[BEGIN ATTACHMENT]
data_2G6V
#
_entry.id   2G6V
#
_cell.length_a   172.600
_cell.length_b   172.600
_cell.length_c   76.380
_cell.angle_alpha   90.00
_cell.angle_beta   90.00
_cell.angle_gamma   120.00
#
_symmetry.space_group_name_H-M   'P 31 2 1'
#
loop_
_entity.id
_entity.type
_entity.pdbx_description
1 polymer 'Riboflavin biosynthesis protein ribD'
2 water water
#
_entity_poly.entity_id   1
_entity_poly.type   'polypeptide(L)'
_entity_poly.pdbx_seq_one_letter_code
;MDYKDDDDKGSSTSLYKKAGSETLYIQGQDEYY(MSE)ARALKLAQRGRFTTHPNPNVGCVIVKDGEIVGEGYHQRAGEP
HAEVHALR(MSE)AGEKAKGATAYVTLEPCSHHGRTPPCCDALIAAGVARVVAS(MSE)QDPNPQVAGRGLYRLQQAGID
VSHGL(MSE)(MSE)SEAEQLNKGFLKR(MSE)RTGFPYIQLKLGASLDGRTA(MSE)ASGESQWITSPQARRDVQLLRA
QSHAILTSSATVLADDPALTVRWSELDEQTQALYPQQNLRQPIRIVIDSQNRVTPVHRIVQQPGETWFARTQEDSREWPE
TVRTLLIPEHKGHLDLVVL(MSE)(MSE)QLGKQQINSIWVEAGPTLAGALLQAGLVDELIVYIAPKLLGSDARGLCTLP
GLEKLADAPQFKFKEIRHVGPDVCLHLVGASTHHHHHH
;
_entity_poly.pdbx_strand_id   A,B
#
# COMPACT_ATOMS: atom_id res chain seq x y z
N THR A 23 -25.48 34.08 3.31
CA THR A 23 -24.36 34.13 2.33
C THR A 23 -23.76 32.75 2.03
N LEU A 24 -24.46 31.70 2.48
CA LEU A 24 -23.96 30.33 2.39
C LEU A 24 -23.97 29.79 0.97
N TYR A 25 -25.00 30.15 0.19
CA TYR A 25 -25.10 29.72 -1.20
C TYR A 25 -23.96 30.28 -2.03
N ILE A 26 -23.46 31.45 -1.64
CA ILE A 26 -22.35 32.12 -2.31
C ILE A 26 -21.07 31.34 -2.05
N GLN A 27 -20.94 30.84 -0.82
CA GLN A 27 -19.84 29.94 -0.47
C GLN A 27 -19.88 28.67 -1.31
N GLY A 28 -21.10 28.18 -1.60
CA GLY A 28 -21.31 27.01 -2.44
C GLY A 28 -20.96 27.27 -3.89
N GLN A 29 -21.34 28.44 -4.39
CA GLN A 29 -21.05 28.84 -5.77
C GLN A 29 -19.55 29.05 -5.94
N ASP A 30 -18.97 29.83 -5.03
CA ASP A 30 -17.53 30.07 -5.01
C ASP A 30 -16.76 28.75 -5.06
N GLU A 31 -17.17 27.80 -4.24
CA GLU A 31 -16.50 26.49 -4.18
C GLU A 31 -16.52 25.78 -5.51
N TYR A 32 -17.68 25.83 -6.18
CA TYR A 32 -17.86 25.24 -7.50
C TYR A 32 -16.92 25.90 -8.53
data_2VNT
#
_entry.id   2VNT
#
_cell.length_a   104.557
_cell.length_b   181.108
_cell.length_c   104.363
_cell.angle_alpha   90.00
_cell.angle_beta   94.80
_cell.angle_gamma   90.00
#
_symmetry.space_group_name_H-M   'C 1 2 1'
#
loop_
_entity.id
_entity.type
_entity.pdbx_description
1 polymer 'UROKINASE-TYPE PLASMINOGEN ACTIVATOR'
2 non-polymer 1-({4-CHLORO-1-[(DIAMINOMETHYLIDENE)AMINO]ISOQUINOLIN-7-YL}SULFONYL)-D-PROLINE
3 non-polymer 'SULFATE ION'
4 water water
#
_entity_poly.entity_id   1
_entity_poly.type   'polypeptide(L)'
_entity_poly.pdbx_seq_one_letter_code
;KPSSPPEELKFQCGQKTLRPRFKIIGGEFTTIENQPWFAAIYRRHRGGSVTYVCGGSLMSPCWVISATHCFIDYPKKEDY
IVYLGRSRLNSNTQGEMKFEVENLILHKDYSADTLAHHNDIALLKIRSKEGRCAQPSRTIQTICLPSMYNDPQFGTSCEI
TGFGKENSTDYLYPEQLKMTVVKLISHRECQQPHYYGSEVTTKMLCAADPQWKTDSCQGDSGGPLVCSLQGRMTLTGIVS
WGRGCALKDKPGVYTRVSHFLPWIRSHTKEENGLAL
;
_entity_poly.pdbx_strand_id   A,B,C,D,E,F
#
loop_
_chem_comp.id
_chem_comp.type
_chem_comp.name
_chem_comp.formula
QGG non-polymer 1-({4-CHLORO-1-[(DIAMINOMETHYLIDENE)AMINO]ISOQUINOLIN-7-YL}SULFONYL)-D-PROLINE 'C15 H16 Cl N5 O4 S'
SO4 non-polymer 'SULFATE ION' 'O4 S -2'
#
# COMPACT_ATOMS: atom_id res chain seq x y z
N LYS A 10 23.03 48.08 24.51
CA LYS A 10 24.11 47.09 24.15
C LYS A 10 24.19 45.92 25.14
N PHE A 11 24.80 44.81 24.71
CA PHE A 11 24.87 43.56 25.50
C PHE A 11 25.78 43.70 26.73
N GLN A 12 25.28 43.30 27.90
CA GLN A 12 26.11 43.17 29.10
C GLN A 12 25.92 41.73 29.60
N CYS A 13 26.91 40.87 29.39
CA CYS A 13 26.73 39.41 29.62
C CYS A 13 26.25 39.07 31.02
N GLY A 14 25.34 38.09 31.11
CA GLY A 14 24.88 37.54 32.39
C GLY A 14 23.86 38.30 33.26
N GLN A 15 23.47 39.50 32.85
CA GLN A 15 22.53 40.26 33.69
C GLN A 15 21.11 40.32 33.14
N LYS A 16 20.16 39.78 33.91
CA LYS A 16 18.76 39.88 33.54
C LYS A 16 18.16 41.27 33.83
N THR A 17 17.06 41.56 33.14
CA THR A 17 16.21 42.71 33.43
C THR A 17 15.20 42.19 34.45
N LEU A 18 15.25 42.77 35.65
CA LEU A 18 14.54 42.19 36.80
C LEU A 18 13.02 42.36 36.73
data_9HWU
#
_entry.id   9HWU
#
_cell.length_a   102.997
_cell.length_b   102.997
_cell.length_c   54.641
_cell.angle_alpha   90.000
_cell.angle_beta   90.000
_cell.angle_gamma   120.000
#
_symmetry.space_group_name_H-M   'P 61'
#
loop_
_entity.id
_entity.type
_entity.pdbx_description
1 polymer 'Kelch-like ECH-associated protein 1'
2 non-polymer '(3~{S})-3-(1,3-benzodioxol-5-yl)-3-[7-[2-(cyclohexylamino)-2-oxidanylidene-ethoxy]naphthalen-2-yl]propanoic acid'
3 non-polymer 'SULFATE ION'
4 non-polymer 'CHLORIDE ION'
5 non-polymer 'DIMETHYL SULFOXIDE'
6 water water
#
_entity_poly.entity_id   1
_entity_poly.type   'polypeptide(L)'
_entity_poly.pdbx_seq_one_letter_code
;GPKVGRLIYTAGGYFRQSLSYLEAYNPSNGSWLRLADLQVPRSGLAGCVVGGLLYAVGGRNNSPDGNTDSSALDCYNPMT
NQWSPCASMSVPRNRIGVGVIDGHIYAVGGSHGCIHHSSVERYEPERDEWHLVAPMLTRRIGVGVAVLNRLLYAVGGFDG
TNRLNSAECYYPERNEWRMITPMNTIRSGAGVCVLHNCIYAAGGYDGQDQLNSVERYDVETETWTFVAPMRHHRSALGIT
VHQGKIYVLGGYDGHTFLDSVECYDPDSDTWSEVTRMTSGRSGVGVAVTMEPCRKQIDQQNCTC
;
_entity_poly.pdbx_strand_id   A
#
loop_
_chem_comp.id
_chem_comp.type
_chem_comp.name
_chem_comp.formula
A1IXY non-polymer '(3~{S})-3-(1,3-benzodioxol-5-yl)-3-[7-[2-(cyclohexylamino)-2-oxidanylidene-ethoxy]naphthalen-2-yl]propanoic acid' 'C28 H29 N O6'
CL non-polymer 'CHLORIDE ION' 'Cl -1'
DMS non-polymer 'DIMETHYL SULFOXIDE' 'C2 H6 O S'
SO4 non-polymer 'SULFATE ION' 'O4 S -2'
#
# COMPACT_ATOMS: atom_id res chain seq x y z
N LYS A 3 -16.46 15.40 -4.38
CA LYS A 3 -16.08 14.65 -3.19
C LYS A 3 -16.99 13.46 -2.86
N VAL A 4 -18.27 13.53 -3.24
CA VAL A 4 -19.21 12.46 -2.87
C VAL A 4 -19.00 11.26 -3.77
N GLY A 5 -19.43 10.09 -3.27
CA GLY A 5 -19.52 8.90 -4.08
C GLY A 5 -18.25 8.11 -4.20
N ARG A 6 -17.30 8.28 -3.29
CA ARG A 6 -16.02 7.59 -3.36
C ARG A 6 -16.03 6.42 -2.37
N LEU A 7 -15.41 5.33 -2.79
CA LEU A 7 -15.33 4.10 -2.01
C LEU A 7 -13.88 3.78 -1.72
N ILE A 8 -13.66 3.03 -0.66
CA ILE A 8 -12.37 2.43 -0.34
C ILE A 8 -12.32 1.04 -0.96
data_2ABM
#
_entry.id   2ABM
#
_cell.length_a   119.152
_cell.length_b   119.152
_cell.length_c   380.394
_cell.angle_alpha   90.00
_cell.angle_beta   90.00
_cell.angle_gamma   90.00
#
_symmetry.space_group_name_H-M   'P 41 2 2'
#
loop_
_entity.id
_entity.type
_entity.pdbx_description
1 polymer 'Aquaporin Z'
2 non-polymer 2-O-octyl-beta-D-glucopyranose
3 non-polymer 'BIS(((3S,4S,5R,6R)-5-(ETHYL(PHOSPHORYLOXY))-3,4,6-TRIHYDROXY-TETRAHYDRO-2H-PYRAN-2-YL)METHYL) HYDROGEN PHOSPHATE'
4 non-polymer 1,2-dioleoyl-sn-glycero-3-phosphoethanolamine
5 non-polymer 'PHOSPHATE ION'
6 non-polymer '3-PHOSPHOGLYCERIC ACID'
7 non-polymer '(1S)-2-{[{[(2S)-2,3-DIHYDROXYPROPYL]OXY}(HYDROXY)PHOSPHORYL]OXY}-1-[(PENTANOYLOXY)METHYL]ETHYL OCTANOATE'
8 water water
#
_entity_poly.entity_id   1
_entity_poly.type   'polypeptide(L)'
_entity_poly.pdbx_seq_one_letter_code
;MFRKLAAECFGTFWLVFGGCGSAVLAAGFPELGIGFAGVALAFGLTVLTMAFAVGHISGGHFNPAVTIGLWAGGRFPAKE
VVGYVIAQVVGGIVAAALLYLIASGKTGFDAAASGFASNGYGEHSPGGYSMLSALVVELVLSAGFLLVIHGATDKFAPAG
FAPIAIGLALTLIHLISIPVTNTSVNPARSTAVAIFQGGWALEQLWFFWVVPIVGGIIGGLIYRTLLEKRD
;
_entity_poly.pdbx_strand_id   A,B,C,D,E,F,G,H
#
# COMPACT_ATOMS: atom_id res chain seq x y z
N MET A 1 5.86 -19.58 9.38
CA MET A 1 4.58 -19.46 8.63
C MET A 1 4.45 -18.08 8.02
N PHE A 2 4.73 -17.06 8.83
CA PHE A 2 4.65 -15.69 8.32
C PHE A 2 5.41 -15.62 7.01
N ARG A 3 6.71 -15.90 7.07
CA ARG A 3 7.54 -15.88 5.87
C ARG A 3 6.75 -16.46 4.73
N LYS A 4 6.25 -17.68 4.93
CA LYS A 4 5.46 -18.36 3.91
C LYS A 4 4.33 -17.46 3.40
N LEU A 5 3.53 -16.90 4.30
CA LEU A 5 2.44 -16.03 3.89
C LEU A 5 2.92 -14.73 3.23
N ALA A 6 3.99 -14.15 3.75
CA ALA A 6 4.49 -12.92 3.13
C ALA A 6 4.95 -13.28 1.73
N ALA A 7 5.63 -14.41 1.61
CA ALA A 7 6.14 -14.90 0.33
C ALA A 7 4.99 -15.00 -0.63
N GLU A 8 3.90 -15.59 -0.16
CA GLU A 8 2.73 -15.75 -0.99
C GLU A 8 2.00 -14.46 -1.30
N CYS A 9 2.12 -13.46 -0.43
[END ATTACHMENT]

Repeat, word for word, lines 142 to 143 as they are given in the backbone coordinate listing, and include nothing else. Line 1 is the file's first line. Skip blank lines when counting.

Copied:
#
_symmetry.space_group_name_H-M   'P 61'